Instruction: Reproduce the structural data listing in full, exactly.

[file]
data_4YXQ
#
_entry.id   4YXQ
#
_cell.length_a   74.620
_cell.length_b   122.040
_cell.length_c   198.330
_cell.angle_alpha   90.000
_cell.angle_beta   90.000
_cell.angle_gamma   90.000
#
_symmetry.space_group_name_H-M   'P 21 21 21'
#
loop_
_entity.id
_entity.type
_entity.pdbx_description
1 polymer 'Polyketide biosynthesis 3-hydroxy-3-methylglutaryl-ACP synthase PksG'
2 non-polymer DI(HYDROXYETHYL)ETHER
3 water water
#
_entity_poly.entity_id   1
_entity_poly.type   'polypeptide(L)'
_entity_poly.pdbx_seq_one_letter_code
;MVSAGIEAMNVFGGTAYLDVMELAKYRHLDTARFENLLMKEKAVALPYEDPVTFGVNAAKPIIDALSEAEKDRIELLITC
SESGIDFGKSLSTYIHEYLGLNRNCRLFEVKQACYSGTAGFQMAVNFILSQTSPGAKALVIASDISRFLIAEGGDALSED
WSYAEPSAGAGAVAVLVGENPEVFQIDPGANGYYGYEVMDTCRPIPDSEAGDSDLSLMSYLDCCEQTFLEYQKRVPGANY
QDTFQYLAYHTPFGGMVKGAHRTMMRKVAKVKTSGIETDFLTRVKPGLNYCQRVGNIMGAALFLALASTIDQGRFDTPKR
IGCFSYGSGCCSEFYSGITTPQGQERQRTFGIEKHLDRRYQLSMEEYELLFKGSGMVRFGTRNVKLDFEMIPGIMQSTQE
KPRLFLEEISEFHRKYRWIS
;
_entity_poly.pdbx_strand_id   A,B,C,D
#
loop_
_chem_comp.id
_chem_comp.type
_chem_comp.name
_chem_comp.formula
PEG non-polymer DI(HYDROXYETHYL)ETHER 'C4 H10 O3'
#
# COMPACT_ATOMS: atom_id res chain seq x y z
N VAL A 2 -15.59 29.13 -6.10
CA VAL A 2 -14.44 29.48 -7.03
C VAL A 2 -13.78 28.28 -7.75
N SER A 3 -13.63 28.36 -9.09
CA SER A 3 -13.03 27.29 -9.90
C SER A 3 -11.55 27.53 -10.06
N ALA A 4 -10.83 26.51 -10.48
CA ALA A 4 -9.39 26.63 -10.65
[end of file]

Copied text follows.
data_4YXQ
#
_entry.id   4YXQ
#
_cell.length_a   74.620
_cell.length_b   122.040
_cell.length_c   198.330
_cell.angle_alpha   90.000
_cell.angle_beta   90.000
_cell.angle_gamma   90.000
#
_symmetry.space_group_name_H-M   'P 21 21 21'
#
loop_
_entity.id
_entity.type
_entity.pdbx_description
1 polymer 'Polyketide biosynthesis 3-hydroxy-3-methylglutaryl-ACP synthase PksG'
2 non-polymer DI(HYDROXYETHYL)ETHER
3 water water
#
_entity_poly.entity_id   1
_entity_poly.type   'polypeptide(L)'
_entity_poly.pdbx_seq_one_letter_code
;MVSAGIEAMNVFGGTAYLDVMELAKYRHLDTARFENLLMKEKAVALPYEDPVTFGVNAAKPIIDALSEAEKDRIELLITC
SESGIDFGKSLSTYIHEYLGLNRNCRLFEVKQACYSGTAGFQMAVNFILSQTSPGAKALVIASDISRFLIAEGGDALSED
WSYAEPSAGAGAVAVLVGENPEVFQIDPGANGYYGYEVMDTCRPIPDSEAGDSDLSLMSYLDCCEQTFLEYQKRVPGANY
QDTFQYLAYHTPFGGMVKGAHRTMMRKVAKVKTSGIETDFLTRVKPGLNYCQRVGNIMGAALFLALASTIDQGRFDTPKR
IGCFSYGSGCCSEFYSGITTPQGQERQRTFGIEKHLDRRYQLSMEEYELLFKGSGMVRFGTRNVKLDFEMIPGIMQSTQE
KPRLFLEEISEFHRKYRWIS
;
_entity_poly.pdbx_strand_id   A,B,C,D
#
loop_
_chem_comp.id
_chem_comp.type
_chem_comp.name
_chem_comp.formula
PEG non-polymer DI(HYDROXYETHYL)ETHER 'C4 H10 O3'
#
# COMPACT_ATOMS: atom_id res chain seq x y z
N VAL A 2 -15.59 29.13 -6.10
CA VAL A 2 -14.44 29.48 -7.03
C VAL A 2 -13.78 28.28 -7.75
N SER A 3 -13.63 28.36 -9.09
CA SER A 3 -13.03 27.29 -9.90
C SER A 3 -11.55 27.53 -10.06
N ALA A 4 -10.83 26.51 -10.48
CA ALA A 4 -9.39 26.63 -10.65